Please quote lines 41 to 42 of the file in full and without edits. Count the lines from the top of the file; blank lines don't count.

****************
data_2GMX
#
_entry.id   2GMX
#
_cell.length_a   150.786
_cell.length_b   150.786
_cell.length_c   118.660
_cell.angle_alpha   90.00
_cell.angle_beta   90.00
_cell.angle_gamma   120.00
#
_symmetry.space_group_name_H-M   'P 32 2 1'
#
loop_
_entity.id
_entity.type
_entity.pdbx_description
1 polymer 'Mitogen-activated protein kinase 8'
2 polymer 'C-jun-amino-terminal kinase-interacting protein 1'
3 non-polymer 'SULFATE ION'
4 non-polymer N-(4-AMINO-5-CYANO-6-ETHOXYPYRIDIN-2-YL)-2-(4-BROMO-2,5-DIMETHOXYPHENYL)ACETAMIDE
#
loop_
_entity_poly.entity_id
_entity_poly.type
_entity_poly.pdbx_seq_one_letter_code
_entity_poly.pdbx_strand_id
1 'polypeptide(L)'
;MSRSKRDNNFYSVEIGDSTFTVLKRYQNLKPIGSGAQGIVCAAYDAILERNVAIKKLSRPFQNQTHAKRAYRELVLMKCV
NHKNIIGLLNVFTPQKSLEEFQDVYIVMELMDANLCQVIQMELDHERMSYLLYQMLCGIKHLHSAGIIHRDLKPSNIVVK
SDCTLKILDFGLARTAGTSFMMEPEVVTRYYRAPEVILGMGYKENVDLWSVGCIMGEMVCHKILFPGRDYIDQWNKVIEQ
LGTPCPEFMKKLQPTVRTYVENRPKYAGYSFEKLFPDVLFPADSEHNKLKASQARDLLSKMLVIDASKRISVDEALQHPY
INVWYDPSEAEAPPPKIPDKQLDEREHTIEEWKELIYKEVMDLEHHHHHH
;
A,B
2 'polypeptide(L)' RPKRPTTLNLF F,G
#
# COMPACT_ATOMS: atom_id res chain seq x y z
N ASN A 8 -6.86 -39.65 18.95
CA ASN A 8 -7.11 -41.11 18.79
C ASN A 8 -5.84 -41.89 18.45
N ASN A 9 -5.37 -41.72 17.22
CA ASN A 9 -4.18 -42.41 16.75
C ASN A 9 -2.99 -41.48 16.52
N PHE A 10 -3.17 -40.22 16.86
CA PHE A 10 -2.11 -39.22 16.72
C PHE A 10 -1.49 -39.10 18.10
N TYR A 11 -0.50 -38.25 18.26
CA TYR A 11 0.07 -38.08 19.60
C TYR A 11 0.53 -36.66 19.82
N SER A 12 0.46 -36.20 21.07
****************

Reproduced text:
C ASN A 8 -5.84 -41.89 18.45
N ASN A 9 -5.37 -41.72 17.22